It is not essential that the indictment contain a separate count charging conspiracy in order to take advantage of the doctrines peculiar to conspiracy. United States v. Joyce, 499 F.2d 9, 16 (7th Cir. 1974). In a prosecution for mail fraud, once agreement to a scheme has been adequately established, any party to the agreement is responsible for the acts and declarations of another party in furtherance of the common scheme, whether or not he knew of or agreed to any specific mailing. United States v. Joyce,supra.




Defendants Collins, Wilson and Patton argue that each was prejudiced by being tried jointly with the others. The Government's short answer is that none of them requested severance. Moreover, a good deal, if not all, of the same evidence would have been admissible to show the character of the Allen scheme in a separate trial of Collins and probably not only admissible, but essential because of the circumstantial nature of the proof, in the separate trial of each of the others. We are unable to discern prejudice in a joint trial.




Defendants requested an instruction as follows:


The Government has charged that the defendants joined with each other and with Travis Allen in a scheme to defraud the American Oil Company. That is, the Government has alleged that the defendants acted together or jointly, in furtherance of a single common scheme to defraud. I instruct you that you may not find any of the defendants guilty unless you first find that the Government has proved beyond a reasonable doubt that there was such a single common scheme to defraud.


If you find that a reasonable doubt exists as to whether there was, or may have been, a series of separate and distinct schemes, then you must find all defendants not guilty.


If you find that the defendants were not acting as part of the same scheme, then you must find them not guilty, even if you find that they, or any of them, acted with intent to defraud.


The court did not give the instruction in the form requested. It did, however, instruct that the Government must prove beyond a reasonable doubt that defendants or any one or more of them participated in a scheme to defraud and that the mails were used in furtherance of it. It instructed at some length concerning the meaning of a 'joint enterprise mail fraud scheme' or the proof required to establish that there was such a scheme and that a defendant was knowingly a member of it; that the jury should first determine whether or not 'the mail fraud joint enterprise existed as alleged in the indictment'; and then whether a defendant willfully becomes a member of it. After pointing out that 'one may become a member of a criminal joint enterprise without full knowledge of the full details' but that 'a person that has no knowledge of such joint enterprise, but happens to act in a way which furthers some object or purpose of the said joint enterprise, does not thereby become a member.' The court stated that before a finding of membership could be made 'the evidence in the case must show beyond a reasonable doubt that the joint enterprise was knowingly formed and that defendant or any other person who is claimed to have been a member willfully participated in the unlawful plan with the intent to advance or further some object or purpose of the joint enterprise.'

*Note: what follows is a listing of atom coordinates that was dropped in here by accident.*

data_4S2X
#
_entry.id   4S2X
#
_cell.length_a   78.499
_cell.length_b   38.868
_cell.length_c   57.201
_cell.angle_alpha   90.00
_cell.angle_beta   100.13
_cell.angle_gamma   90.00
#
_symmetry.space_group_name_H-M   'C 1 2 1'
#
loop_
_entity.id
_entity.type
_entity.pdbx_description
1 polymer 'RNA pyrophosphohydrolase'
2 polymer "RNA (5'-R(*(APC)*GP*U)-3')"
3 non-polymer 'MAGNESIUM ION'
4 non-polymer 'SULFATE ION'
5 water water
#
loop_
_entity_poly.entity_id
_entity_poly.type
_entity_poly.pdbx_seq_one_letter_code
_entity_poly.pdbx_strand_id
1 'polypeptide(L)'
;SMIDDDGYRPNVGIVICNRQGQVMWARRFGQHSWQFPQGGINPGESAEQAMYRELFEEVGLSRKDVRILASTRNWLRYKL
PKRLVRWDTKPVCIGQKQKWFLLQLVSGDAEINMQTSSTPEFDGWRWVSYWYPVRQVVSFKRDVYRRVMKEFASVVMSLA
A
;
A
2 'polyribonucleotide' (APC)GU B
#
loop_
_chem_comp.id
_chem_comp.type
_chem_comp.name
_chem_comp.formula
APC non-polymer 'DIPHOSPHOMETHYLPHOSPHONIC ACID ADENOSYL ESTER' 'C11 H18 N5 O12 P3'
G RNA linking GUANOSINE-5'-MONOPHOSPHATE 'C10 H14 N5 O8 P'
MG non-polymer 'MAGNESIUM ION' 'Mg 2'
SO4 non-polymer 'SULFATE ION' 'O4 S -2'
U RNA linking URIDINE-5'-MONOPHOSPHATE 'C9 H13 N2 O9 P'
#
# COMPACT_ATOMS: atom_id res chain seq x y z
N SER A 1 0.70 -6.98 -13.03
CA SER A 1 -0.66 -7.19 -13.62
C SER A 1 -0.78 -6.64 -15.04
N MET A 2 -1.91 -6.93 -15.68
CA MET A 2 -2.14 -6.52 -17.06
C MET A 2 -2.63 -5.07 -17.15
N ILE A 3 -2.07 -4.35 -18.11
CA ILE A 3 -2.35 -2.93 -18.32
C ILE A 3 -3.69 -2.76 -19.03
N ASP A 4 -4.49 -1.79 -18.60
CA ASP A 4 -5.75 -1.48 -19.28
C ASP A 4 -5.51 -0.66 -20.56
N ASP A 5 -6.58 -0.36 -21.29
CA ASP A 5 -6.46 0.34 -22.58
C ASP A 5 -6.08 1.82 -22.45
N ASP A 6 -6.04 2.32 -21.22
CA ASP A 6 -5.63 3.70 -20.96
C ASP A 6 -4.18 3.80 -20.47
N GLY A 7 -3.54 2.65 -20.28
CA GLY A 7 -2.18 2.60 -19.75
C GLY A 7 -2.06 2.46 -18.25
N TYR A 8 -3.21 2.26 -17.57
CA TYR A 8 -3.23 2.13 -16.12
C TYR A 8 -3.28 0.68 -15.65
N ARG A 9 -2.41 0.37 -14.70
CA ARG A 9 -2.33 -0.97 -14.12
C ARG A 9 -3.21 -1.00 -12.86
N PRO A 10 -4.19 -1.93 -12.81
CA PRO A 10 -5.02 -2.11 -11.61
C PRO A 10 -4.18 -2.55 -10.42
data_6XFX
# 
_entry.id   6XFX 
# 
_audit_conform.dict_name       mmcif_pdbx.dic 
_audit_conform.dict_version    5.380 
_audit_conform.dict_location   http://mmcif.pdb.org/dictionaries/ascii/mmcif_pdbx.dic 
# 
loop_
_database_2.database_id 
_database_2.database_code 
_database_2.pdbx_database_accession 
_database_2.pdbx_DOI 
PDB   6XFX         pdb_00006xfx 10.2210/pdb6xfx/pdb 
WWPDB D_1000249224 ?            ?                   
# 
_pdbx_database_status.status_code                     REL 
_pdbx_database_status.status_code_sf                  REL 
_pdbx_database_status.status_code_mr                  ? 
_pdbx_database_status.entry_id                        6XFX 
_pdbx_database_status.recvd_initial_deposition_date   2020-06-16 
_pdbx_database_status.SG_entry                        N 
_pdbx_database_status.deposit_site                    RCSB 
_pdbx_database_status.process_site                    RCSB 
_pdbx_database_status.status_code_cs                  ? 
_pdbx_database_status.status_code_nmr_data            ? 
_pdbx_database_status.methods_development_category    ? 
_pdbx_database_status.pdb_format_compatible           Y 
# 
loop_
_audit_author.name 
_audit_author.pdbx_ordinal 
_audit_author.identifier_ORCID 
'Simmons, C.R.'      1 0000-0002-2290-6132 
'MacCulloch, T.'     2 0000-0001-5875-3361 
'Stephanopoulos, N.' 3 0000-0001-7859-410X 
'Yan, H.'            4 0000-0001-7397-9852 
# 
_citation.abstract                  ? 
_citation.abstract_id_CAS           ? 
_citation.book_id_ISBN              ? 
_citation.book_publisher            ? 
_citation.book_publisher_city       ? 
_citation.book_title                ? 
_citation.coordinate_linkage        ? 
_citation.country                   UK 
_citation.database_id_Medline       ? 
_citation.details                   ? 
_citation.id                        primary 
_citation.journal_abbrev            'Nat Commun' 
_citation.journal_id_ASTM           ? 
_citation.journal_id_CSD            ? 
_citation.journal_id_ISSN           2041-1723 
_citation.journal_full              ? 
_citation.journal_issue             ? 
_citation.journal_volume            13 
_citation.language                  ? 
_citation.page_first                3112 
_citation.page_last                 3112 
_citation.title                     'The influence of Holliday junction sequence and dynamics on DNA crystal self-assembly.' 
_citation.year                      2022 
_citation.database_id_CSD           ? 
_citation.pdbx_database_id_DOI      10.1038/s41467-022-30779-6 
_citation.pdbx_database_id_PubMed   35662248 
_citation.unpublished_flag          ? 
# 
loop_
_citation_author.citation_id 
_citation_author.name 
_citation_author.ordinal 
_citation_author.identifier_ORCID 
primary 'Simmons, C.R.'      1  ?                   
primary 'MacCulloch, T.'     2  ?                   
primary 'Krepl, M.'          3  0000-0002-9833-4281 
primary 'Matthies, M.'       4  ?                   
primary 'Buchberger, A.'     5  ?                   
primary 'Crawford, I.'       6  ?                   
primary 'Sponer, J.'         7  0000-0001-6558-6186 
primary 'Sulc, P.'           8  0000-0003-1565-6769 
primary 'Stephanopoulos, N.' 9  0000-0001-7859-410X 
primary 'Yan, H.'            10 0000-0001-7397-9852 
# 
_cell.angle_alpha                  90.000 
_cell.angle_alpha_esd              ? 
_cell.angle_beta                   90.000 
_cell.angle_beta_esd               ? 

For reasons indicated above in Part I, the instructions given by the court may have been more favorable to defendants than the law required, but in any event they adequately covered in substance the instructions requested by the defendants.



All defendants on this appeal argue that they were prejudiced by what they termed confusing, inconsistent and disorderly conduct of the trial. It is clear, of course, that the Government labored under difficulties in the absence of Allen who was a central figure. Evidence that might readily have been admissible against him was admissible against the defendants on trial only conditionally and upon a representation that when all the evidence was in its relevancy and probative force against defendants on trial, would become apparent. The same was true of evidence of transactions by other persons not on trial but allegedly establishing a similar pattern with such clarity as to be circumstantial evidence that the transactions in which the defendants were directly involved were part of the same overall scheme. Evidence as to the activity of one defendant was not only immediately admissible against that defendant but when combined with a cumulation of evidence of the activity of others could properly be considered circumstantially as evidence against all defendants.